I’ve been writing stuff for a while so it’s hard to take me by surprise. I can often spot where a story is going; I’ve been known, when watching a movie or TV show, to not only predict the next plot twist but sometimes the next line of dialog. Those around me, aside from shushing me, sometimes ask me if I’ve seen this particular movie or episode before. The answer in these cases is “no” but based on what I know of plot and character, you can predict where the story has to go or what a person has to say to get it there, especially when the writer(s) are going by the numbers.
On the other hand, I’m delighted when the writer surprises me. It’s not a matter of willy-nilly just writing any old damn thing but advancing the plot or the dialog in a way that completely makes sense within context of the story. The sort of thing that makes me go, “Of course! Why didn’t I see that?!” The fact that I didn’t see or hear that coming delights me. It makes sense yet is a surprise.
I first noticed Geoff Johns on the JSA title when he did that twice to me. He re-invented original Justice Society members Doctor Fate and Johnny Thunder in ways that surprised me but were completely true to the characters and the book. They didn’t come out of the blue but were what I call “fair extrapolation” of what was already given. Any chump writer can write a surprise or a “shock surprise;” the real difficulty is to make it work in context of the character or story. Geoff makes his surprises seem organic and inevitable – once you’ve seen the surprise. He’s a writing magician.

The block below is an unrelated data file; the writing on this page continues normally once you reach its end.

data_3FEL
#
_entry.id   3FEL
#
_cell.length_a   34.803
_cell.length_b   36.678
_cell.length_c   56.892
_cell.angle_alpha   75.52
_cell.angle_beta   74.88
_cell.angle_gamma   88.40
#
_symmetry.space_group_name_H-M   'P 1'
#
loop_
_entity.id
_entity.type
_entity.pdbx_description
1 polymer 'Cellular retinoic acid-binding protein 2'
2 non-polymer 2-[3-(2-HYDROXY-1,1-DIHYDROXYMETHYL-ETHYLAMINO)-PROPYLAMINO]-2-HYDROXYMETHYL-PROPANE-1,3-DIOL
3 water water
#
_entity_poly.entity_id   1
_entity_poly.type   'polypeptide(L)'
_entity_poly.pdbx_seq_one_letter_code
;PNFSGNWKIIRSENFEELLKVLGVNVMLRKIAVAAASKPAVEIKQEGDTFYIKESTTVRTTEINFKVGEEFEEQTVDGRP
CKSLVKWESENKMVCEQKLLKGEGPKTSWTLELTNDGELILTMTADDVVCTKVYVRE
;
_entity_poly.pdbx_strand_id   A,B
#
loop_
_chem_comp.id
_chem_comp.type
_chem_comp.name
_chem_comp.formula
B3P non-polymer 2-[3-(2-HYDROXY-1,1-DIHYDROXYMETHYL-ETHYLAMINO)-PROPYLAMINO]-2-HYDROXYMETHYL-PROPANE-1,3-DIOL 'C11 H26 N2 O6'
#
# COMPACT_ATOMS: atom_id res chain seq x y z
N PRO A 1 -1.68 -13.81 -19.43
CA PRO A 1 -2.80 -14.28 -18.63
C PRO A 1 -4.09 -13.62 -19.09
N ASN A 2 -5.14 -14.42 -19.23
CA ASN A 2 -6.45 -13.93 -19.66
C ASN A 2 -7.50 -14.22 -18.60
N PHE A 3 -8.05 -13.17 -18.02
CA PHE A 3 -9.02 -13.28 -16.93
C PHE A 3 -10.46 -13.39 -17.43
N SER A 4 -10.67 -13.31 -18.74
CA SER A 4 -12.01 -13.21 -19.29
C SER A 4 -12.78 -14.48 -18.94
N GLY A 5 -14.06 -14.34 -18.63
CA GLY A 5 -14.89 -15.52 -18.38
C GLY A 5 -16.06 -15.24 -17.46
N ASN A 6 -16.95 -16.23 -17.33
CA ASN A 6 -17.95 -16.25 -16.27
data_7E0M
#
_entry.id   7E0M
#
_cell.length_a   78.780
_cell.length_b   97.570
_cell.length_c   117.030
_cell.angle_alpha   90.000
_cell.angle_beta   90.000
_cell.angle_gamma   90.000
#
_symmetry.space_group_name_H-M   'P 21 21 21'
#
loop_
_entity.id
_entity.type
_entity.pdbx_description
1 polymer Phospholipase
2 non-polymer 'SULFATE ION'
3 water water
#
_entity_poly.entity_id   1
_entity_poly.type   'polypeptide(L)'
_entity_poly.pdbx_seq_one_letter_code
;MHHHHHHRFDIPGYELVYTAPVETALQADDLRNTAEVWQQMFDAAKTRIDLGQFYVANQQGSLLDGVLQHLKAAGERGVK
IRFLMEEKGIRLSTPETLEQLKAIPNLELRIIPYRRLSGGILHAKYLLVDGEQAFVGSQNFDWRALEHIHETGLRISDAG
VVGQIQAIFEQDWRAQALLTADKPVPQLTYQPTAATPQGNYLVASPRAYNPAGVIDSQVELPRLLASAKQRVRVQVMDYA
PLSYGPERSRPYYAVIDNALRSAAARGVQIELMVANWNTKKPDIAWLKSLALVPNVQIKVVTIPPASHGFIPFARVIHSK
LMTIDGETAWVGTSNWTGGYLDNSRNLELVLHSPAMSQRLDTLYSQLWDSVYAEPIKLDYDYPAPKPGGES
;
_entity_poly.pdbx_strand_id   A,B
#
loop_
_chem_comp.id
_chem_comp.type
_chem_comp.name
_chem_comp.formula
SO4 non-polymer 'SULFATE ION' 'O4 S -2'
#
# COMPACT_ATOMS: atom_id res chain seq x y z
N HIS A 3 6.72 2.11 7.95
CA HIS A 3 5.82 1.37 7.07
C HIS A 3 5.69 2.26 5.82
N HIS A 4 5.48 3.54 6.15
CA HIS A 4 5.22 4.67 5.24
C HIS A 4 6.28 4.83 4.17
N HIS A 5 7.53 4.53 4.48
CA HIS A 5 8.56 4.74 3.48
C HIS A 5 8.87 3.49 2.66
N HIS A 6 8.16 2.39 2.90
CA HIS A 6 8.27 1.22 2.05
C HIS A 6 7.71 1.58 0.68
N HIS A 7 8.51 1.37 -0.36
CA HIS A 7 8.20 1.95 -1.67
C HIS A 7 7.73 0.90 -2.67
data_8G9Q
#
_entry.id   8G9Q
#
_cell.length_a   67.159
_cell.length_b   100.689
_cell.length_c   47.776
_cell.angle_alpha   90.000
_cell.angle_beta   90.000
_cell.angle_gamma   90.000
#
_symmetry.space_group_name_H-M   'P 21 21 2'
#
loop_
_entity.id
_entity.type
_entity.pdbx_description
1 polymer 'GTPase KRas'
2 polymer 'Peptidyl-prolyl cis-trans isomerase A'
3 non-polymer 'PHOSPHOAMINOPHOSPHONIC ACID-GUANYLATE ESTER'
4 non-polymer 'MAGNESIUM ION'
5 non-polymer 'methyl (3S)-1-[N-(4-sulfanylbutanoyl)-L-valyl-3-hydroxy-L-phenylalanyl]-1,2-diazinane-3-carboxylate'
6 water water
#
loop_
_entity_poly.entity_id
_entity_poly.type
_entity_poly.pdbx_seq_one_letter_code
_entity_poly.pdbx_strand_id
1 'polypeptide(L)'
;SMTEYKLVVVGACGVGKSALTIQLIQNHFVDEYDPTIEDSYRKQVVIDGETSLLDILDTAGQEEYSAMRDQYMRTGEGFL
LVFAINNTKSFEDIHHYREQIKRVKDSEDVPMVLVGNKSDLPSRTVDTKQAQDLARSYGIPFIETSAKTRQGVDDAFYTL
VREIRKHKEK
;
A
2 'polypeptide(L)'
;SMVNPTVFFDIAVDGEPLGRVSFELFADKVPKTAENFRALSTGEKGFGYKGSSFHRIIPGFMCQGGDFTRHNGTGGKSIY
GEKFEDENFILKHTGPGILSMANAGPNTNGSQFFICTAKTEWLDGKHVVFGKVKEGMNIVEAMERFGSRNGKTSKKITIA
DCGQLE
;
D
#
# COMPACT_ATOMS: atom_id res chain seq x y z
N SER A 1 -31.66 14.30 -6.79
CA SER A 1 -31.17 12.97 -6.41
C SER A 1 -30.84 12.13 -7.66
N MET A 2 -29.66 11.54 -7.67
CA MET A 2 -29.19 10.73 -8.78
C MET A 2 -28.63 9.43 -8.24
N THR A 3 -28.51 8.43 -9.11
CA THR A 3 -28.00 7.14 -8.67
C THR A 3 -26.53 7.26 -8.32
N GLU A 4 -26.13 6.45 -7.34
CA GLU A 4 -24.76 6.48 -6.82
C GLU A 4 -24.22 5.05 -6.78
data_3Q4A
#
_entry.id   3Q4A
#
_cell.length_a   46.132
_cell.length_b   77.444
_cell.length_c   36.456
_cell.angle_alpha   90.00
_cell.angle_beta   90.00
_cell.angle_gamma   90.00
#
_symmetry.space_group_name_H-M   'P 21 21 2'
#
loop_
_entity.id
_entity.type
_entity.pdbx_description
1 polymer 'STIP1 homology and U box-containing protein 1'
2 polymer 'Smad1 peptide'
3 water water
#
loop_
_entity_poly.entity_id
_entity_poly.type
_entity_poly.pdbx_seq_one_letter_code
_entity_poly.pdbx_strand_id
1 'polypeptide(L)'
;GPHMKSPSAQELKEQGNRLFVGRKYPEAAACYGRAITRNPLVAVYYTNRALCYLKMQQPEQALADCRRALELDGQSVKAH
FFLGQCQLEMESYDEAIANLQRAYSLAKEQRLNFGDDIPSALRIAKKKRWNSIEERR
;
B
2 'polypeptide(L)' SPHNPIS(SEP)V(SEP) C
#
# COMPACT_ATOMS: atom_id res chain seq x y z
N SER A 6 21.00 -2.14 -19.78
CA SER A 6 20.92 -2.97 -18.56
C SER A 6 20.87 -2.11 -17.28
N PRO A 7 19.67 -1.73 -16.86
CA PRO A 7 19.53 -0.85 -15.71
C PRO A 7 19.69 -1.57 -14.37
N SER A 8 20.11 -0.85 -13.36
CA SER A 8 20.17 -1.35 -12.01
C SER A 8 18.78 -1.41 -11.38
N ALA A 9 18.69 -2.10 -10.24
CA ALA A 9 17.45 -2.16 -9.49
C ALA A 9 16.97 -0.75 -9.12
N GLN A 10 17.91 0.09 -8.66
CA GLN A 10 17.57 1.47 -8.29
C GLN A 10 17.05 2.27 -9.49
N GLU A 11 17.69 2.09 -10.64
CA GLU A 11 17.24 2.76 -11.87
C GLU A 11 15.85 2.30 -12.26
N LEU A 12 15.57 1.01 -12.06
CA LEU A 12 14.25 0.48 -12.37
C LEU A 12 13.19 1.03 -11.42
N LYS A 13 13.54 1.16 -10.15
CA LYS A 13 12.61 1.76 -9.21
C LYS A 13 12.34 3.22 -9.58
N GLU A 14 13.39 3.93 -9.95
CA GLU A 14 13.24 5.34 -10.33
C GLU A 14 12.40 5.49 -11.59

Another writer like that is Stephen Moffat, currently renowned for as the producer and lead writer of the current Doctor Who series. He started this season with an astronaut coming out of a lake and killing the Doctor, not giving him time to regenerate. Turns out this Doctor was slightly from the future so we still had the “current time” Doctor running around this season. (The Doctor, for those of you who don’t know, is a time traveler and Moffat makes very good use of time travel in this series.)
Next Saturday is the season finale and it looks as if they’re going to deal with all this. I have no idea how Moffat’s going to pull it off but I trust him. Not only has he done a sterling job on Doctor Who but he’s also done a modern update of Sherlock Holmes (simply called Sherlock) that totally works. He also ended the first three-episode season on a cliffhanger. I trust him to find a way out that will be cool.
Moffat’s also done a revised update of Jeykll and Hyde simply called Jekyll. I admire it a lot but the first couple of episodes creeped me out enough that I haven’t finished the rest. Remember, I’m the guy who wrote the real Wasteland.
The third on my list of writers who know how to pull off “logical surprises” is Jim Butcher and, in particular, his series of novels The Dresden Files. It features a “wizard for hire,” Harry Dresden, who works out of Chicago. Okay, that’s my hometown and so I’m already there and Dresden is a hard-boiled wizard – part private detective, part Doctor Strange. It was made into a short-lived TV series on SyFy and they completely screwed it up. If that’s your only encounter with the series, please ignore it.
The Dresden Files was good when it started and has just gotten better with each successive book. Terrific cast of supporting characters, well-developed mythology for the series, and each one leaves me panting for more. Whoever I think I know where Butcher is going, he throws me for a loop. Highly recommended.
While all these writers know how to do a twist, it’s never a twist just for the sake of doing a twist. It always involves pushing the story forward or reveals new levels of characterization. I don’t need a twist to love a book or story but I always appreciate it when I get blindsided by one and it works.
MONDAY: Mindy Newell